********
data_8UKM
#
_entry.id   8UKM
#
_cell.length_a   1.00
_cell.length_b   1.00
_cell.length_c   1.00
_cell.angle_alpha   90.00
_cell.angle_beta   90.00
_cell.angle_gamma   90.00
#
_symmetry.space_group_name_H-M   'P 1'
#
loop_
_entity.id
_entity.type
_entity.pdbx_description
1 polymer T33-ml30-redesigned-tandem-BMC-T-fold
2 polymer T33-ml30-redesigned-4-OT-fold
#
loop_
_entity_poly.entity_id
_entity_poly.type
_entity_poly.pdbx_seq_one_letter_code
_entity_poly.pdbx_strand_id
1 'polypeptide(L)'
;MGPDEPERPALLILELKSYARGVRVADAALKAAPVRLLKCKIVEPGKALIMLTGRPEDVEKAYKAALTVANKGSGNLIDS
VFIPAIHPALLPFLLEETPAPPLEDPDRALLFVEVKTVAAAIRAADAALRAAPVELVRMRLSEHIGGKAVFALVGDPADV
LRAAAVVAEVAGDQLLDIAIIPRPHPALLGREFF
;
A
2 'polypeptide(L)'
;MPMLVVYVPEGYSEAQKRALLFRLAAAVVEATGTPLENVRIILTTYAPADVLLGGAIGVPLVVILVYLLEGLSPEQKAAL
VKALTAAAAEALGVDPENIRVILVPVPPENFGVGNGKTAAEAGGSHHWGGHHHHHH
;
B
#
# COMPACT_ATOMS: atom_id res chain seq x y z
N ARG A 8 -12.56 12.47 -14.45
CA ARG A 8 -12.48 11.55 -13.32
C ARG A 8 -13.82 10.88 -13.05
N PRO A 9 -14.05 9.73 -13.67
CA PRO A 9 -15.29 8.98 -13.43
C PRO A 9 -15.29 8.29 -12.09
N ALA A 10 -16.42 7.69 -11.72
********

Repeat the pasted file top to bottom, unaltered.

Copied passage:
data_8UKM
#
_entry.id   8UKM
#
_cell.length_a   1.00
_cell.length_b   1.00
_cell.length_c   1.00
_cell.angle_alpha   90.00
_cell.angle_beta   90.00
_cell.angle_gamma   90.00
#
_symmetry.space_group_name_H-M   'P 1'
#
loop_
_entity.id
_entity.type
_entity.pdbx_description
1 polymer T33-ml30-redesigned-tandem-BMC-T-fold
2 polymer T33-ml30-redesigned-4-OT-fold
#
loop_
_entity_poly.entity_id
_entity_poly.type
_entity_poly.pdbx_seq_one_letter_code
_entity_poly.pdbx_strand_id
1 'polypeptide(L)'
;MGPDEPERPALLILELKSYARGVRVADAALKAAPVRLLKCKIVEPGKALIMLTGRPEDVEKAYKAALTVANKGSGNLIDS
VFIPAIHPALLPFLLEETPAPPLEDPDRALLFVEVKTVAAAIRAADAALRAAPVELVRMRLSEHIGGKAVFALVGDPADV
LRAAAVVAEVAGDQLLDIAIIPRPHPALLGREFF
;
A
2 'polypeptide(L)'
;MPMLVVYVPEGYSEAQKRALLFRLAAAVVEATGTPLENVRIILTTYAPADVLLGGAIGVPLVVILVYLLEGLSPEQKAAL
VKALTAAAAEALGVDPENIRVILVPVPPENFGVGNGKTAAEAGGSHHWGGHHHHHH
;
B
#
# COMPACT_ATOMS: atom_id res chain seq x y z
N ARG A 8 -12.56 12.47 -14.45
CA ARG A 8 -12.48 11.55 -13.32
C ARG A 8 -13.82 10.88 -13.05
N PRO A 9 -14.05 9.73 -13.67
CA PRO A 9 -15.29 8.98 -13.43
C PRO A 9 -15.29 8.29 -12.09
N ALA A 10 -16.42 7.69 -11.72